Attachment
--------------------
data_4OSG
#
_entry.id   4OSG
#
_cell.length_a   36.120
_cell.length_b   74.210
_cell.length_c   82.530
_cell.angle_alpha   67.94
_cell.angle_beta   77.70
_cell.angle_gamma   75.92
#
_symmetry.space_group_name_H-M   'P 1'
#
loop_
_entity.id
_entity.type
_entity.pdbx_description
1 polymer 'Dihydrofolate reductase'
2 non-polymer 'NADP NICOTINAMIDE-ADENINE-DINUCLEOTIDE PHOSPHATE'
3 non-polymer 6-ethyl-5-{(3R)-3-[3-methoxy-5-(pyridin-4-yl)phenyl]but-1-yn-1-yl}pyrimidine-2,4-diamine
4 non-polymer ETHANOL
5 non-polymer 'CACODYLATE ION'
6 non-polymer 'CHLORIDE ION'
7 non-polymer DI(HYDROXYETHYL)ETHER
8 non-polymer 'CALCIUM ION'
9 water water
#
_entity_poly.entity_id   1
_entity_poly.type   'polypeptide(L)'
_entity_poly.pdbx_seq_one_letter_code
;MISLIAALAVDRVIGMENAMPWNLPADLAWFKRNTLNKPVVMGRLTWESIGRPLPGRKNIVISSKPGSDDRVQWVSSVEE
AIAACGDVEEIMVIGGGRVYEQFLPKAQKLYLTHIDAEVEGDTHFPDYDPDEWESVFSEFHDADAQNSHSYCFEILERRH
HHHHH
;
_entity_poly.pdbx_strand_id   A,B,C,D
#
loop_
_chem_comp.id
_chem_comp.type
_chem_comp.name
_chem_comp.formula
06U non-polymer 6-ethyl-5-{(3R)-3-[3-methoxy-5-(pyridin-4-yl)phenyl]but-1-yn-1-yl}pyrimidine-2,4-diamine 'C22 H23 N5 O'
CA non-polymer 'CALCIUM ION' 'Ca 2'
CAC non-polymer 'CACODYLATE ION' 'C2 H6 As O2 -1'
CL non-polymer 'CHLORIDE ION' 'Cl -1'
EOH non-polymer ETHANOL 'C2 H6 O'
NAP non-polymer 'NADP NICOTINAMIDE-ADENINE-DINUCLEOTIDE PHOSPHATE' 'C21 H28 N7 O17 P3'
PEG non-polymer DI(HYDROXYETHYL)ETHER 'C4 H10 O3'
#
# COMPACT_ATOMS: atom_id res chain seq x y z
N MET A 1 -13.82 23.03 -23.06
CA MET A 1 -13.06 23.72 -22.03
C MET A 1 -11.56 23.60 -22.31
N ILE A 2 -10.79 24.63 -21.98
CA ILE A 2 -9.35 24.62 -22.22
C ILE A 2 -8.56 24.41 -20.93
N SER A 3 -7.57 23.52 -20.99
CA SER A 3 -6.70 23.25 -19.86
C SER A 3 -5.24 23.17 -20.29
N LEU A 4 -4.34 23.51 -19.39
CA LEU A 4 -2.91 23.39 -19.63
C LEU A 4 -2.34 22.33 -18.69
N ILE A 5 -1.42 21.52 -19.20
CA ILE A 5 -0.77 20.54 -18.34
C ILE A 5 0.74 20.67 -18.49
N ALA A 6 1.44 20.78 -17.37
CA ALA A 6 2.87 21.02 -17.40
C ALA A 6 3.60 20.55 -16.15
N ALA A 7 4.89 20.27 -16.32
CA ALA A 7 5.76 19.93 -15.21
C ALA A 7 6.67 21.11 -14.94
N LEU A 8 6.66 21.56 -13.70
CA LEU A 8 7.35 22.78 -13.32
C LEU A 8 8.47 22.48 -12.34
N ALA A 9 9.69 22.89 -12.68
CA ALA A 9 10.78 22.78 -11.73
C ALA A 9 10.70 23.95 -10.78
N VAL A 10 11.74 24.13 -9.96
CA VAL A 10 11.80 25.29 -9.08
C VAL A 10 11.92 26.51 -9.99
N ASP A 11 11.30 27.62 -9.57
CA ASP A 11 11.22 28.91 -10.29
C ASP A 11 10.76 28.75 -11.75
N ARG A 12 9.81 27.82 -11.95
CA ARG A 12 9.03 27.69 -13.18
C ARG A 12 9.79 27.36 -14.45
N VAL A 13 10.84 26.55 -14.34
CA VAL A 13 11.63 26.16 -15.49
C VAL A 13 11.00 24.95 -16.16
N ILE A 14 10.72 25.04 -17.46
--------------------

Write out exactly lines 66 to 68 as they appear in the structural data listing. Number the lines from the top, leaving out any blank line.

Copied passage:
N ALA A 6 1.44 20.78 -17.37
CA ALA A 6 2.87 21.02 -17.40
C ALA A 6 3.60 20.55 -16.15